On Tuesday, Tuttle Capital Management announced the launch of two new actively managed ETFs going after different parts of the societal spectrum. The FOMO ETF (FOMO) looks to invest in securities favored by thematic ETFs, while the Fat Tail Risk ETF (FATT) protects investors from major market downturns. FOMO will trade on the CBOE, FATT on the NYSE.
The Fear of Missing Out (FOMO)
The Fear of Missing Out (FOMO) is commonly defined as a social anxiety stemming from the belief that others might be enjoying something while the person suffering the anxiety misses out. The Fund’s strategy is related to the FOMO because it allows investors to invest in areas of the market currently favored by retail and individual investors, thus avoiding FOMO.
In pursuing the Fund’s investment objective, the Fund will invest in:
- Equity securities of U.S., foreign, and emerging market companies of any market capitalization, as well as special purpose acquisition companies
- Equity exchange traded funds (“ETFs”) and fixed income ETFs
- Volatility and inverse volatility ETFs and ETNs
- Leveraged and inverse ETFs and ETN that seek to provide the inverse performance of stock indices, treasury bonds, and volatility ETFs
The Fund may invest in SPACs that have yet to complete a business combination transaction or companies that have completed a business combination transaction with a SPAC within the last two years. A SPAC is a blank check company that has not yet merged with an operating company or even chosen a merger target. SPACs are formed to affect a merger, share exchange, asset acquisition, share purchase, reorganization, or similar business combination with one or more businesses.
The Fund will invest in fixed income ETFs that invest in domestic and foreign fixed income securities of any credit rating maturity and duration. Such fixed income securities will include high yield bonds (commonly known as “junk bonds”). The Fund considers high yield bonds to be rated lower than Baa3 by Moody’s Investors Service or lower than BBB- by Standard & Poor’s rating group. High-yield bonds have a higher expected rate of default than investment grade bonds.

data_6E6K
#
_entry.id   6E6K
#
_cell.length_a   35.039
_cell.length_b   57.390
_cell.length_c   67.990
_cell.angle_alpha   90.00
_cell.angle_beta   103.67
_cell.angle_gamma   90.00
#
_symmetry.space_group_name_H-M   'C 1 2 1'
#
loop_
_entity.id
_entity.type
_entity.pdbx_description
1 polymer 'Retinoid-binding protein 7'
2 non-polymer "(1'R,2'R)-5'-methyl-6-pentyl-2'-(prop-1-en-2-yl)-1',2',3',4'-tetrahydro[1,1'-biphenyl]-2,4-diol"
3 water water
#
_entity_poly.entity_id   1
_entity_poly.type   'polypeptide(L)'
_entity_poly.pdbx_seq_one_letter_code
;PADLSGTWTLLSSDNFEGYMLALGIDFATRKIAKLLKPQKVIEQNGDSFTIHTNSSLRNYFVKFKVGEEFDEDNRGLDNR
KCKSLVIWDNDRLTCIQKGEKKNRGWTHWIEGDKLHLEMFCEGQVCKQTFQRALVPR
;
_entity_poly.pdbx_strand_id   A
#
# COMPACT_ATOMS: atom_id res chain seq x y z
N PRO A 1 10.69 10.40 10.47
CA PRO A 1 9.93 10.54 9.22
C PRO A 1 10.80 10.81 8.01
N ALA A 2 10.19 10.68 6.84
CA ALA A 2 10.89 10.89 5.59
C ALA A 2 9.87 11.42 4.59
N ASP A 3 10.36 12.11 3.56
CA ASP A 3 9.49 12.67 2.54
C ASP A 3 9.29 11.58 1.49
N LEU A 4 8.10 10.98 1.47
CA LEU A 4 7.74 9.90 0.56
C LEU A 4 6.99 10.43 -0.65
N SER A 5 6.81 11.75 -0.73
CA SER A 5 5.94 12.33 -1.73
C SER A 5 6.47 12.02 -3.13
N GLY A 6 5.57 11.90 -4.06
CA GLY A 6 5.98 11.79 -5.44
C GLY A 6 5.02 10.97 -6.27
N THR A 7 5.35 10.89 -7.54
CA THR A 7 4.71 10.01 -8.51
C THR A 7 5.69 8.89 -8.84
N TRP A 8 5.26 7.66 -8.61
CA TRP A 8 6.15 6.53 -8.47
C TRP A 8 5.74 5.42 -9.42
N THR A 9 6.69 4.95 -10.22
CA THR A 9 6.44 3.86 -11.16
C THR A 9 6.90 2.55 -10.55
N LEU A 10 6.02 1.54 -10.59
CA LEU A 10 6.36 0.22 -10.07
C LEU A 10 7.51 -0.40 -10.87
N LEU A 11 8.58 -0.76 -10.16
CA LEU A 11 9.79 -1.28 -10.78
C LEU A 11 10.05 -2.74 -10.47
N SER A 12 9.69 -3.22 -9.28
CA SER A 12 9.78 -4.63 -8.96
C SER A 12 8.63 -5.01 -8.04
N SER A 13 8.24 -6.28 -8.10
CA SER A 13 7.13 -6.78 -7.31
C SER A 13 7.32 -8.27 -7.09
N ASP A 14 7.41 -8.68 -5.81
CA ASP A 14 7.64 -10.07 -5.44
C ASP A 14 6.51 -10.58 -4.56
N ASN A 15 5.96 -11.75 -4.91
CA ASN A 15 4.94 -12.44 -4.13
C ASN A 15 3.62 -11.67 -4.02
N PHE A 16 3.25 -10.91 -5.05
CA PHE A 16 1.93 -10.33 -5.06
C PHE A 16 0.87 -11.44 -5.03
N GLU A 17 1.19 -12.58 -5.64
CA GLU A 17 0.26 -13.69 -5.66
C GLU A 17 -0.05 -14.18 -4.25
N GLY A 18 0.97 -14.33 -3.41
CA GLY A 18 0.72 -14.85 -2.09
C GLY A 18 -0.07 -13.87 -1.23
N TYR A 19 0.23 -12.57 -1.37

The Adviser follows a proprietary tactical model in managing the Fund’s assets. The Adviser’s model evaluates market trends in various asset classes across different time frames. In managing the Fund’s portfolio, the Adviser will engage in frequent trading, resulting in a high portfolio turnover rate.
Cut FATT from Your Risk
The Fund is actively managed and seeks to achieve its investment objective by investing in:
- Cash and U.S. government bonds
- ETFs that invest in gold and gold-related derivatives
- ETFs that invest in U.S. equity securities of any market capitalization
- ETFs that invest in U.S. treasuries
- U.S. equity securities of any capitalization
- Volatility and inverse volatility ETFs
- Exchange traded notes (“ETNs”)
- Leveraged and inverse ETFs and ETNs that seek to provide the inverse performance of stock indices, treasury bonds, and volatility ETFs
Tail Risk in the Fund’s name refers to the financial risk of an asset or portfolio of assets moving more than three standard deviations from its current price, above the risk of a normal distribution. In a normal bell curve, the most probable returns are concentrated in a bulge at the center of the distribution curve, whereas the less probable, more extreme returns toward the edges are referred to as tails. The frequency of market disruptions and volatility have led to “fatter” tails than a normal bell curve might predict. The Fund’s investment strategy is designed to provide positive returns during periods of significant market disruptions.
“Markets move faster than ever before, and the Covid crisis showed us that bear markets can happen over months now instead of years,” says Matthew Tuttle, Chief Executive Officer and Chief Investment Officer of Tuttle Capital Management LLC (“TCM”), who serves as the Adviser to FATT. “Traditional investments can’t be relied upon to protect from the next market decline, and traditional tail risk strategies cost too much during bull markets.”
“FATT is designed to be able to make money during bull markets while still being able to make money during major market declines. Of course, there is no assurance that this will be successful,” Tuttle commented. “This means FATT can be a constant portfolio holding.”
FOMO comes with an expense ratio of 0.90% and lists on Cboe Global Markets. FATT charges 1.15% and lists on the NYSE Arca. Both funds are managed by Matthew Tuttle, the CEO and Chief Investment Officer of Tuttle Capital Management.
For more information, visit www.tuttlecap.com.
This article originally appeared on ETFTrends.com.